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P.PSH.1347 - Ovine Collagen Opportunities

Due to its high tolerability and exclusivity, ovine collagen is seen as a higher quality collagen product. As such, it is suitable for cosmetic and pharmaceutical purposes.

Project start date: 30 November 2021
Project end date: 29 May 2023
Publication date: 13 December 2023
Project status: Completed
Livestock species: Sheep, Lamb
Relevant regions: National
Download Report (0.7 MB)


Freeze Dry Industries (FDI) have recently completed a research proposal for MDC on Bovine Hide – Extracting Food Grade Collagen from Beef Hides (P.PSH.1274). FDI have confirmed that they can create a human-grade collagen protein powder from waste hides. This process is clean and green, utilising Australian technology, and has resulted in an ACO certification for the organic collagen.

The purpose of this research project was to determine the suitability of the organic extraction process on sheep skin in order to create ovine collagen.


  • Mapping of current practice for sheep hides in the Australian sheep meat sector and the opportunity presented by ovine collagen to the red meat industry.
  • Develop proof of concept ovine collagen and trial batches to validate technical feasibility.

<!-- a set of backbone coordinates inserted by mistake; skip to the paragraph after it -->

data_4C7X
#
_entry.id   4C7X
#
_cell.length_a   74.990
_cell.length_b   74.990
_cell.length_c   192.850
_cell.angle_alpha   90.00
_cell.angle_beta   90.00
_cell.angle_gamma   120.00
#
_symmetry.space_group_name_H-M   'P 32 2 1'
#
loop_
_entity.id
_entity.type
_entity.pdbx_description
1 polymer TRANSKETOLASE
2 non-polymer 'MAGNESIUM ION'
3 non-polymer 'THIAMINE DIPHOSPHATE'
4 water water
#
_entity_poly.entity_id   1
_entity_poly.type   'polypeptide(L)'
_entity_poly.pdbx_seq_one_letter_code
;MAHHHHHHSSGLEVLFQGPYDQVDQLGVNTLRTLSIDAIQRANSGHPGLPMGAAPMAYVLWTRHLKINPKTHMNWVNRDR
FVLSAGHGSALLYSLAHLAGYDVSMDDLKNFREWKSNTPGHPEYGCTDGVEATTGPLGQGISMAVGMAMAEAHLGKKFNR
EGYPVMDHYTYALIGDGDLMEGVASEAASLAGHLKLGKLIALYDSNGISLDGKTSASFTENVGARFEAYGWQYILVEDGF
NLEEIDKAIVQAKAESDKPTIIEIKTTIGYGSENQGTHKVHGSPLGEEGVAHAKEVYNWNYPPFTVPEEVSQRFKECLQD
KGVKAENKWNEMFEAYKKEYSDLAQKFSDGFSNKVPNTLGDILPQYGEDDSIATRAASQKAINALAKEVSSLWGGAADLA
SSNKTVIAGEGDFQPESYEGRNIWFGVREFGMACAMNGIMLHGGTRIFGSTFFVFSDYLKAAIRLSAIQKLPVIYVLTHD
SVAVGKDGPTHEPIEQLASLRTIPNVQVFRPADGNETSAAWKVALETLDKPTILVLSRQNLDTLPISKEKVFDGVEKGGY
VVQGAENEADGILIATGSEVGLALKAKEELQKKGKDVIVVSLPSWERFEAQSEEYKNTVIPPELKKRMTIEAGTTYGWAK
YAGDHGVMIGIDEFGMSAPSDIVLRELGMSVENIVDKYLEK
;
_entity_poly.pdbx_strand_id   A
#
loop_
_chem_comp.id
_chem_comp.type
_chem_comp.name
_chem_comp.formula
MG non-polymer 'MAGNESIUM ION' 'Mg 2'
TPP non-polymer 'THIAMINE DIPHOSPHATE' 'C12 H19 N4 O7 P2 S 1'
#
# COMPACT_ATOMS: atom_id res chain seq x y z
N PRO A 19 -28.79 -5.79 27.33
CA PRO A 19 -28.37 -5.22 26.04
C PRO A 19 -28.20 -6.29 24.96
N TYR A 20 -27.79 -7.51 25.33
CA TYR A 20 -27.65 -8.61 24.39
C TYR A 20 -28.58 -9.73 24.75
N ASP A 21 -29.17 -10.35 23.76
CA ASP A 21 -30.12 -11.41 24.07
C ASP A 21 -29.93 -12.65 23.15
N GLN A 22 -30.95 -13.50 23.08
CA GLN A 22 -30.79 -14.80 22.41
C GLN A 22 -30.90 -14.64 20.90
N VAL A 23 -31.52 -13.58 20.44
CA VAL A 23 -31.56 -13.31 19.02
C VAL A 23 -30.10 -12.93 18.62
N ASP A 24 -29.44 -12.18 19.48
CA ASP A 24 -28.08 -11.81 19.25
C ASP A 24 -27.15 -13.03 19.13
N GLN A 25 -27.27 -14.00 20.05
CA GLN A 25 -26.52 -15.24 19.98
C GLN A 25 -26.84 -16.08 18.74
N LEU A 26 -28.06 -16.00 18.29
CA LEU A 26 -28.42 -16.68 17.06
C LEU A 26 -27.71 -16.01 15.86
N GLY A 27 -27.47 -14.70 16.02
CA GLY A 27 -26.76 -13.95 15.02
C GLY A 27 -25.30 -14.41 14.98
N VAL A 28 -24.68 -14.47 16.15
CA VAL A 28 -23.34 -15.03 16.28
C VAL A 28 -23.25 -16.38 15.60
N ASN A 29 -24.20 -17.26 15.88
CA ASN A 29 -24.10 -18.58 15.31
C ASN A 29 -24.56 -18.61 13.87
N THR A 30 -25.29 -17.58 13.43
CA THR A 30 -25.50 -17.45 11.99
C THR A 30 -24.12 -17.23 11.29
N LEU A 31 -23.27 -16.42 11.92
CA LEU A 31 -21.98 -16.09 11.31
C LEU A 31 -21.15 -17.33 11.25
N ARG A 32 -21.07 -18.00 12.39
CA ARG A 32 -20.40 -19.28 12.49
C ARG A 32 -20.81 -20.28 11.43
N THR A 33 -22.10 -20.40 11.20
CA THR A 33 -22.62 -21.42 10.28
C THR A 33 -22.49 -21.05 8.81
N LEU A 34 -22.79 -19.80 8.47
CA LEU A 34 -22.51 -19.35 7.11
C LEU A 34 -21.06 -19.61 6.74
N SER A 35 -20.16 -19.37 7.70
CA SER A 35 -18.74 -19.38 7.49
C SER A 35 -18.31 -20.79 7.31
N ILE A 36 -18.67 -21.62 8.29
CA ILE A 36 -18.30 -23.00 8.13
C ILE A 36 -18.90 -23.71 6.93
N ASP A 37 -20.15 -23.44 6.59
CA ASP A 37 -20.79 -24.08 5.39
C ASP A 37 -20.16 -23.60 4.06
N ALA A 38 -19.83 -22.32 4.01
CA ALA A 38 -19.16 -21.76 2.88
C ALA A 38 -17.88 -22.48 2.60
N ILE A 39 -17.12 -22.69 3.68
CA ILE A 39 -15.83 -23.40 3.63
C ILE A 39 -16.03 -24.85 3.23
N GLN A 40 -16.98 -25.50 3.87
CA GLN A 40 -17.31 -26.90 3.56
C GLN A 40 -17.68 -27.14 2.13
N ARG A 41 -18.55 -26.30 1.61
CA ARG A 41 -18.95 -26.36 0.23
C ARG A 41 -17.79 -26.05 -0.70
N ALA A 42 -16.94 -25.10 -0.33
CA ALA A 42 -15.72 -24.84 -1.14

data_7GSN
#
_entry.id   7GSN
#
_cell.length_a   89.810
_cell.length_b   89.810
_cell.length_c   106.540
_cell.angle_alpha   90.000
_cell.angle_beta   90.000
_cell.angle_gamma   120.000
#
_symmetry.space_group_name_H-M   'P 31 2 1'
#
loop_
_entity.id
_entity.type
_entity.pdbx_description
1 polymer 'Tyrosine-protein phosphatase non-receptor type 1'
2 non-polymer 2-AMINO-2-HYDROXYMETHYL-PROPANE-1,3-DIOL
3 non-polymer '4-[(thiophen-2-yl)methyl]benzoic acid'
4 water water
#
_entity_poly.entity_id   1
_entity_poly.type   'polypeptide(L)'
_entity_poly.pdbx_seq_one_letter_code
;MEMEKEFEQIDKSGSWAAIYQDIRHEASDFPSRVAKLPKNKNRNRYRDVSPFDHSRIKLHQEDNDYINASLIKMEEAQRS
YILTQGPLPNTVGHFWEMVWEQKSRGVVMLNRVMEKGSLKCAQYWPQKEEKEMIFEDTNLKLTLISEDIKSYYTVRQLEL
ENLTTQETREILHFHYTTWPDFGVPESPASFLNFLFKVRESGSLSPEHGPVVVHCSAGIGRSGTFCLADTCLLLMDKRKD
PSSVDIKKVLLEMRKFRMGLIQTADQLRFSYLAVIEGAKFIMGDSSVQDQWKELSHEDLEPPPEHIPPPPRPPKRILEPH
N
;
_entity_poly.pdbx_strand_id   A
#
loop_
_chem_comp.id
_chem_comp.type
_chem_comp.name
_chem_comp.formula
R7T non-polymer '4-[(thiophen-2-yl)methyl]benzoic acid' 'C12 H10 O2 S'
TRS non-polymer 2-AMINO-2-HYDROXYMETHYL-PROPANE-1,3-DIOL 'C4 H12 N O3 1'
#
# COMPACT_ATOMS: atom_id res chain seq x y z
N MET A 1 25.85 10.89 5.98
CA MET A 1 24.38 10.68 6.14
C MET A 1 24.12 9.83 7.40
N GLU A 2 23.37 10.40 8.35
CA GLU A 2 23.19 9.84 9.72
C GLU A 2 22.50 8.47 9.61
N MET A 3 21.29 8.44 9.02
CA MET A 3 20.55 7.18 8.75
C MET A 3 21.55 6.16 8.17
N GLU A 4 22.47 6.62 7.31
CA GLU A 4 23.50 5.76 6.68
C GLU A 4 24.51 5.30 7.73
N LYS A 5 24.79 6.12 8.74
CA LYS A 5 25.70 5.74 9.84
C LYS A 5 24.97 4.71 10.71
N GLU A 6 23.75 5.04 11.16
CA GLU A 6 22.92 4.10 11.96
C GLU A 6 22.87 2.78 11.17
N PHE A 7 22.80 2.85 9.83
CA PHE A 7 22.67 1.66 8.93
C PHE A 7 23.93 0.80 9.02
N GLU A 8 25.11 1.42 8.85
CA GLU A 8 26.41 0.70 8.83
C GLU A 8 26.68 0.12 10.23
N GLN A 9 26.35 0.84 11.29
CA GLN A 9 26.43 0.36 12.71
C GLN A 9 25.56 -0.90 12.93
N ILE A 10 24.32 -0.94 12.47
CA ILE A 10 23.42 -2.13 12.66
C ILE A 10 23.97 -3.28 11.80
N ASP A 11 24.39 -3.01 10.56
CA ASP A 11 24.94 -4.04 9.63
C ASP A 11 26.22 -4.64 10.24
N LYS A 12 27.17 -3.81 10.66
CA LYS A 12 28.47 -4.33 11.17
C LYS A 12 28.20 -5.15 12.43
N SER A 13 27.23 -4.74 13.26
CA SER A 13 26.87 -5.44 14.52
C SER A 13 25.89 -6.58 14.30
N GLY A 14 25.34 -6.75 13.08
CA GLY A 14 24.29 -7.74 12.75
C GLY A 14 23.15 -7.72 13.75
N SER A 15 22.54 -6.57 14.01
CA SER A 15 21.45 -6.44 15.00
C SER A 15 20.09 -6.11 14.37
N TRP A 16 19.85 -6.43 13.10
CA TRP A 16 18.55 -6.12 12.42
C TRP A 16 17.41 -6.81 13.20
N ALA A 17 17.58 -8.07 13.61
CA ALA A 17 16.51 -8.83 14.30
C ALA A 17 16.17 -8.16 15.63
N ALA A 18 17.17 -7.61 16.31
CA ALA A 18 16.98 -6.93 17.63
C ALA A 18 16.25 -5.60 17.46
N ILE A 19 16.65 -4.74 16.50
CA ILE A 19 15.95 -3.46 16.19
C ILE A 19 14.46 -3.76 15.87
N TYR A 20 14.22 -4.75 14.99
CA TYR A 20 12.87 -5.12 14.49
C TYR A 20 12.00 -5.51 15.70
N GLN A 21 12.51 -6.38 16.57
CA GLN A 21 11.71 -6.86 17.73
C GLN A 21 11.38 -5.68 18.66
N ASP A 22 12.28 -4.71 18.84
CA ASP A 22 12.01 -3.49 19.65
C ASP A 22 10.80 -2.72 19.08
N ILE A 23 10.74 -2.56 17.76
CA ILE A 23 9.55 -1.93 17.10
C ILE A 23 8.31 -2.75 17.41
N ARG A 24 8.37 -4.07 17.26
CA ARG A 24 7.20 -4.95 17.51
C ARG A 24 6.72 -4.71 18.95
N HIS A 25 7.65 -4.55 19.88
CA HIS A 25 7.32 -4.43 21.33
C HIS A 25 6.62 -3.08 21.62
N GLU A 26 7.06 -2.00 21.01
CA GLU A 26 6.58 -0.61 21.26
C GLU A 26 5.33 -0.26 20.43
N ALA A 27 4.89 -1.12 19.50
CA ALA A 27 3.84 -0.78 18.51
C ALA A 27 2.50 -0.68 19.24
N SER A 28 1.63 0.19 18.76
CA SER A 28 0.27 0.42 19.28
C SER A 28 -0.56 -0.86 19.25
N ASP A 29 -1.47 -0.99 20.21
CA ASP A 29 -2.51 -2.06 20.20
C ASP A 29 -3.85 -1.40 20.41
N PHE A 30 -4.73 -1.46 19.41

• Evaluate the value proposition for freeze dried ovine collagen based on industry, economic and market trends.

Key findings

The potential opportunity for an ovine collagen is significant due to current market trends. In particular within skin care and pharmaceuticals. FDI’s organic extraction process is suitable for sheep skin and produces a high quality hydrolysed ovine collagen.

Benefits to industry

The financial benefit to the red meat industry is clear, as FDI can use lower quality dorper and other sheep skins which currently often have no other use and are disposed of. Utilising these hides removes the costs associated with dumping them and decreases the amount of waste produced.

MLA action

Publish the final report on the MLA website.

Future research

While extracting collagen from the sheep skin, there are opportunities to create further products.

Glycosaminoglycans (GAGs) are mucopolysaccharides, and are present in every mammalian tissue. Types of GAGs include hyaluronic acid, dermatan sulfate, chondroitin sulfate, heparin sulfate and keratin sulfate. There are many potential uses for GAGs including skin care, anticoagulants and tissue modelling (Casale & Crane, 2022).

Hyaluronic acid is widely used commercially, including for dermal fillers, skin care, as a treatment for osteoarthritis and dry eye. The global market for hyaluronic acid was estimated to be worth US$ 9.4Bn in 2022 and is expected to grow to US$ 16.8Bn in 2030 (Grand View Research, 2022).

More information

Project manager: John Marten
Contact email: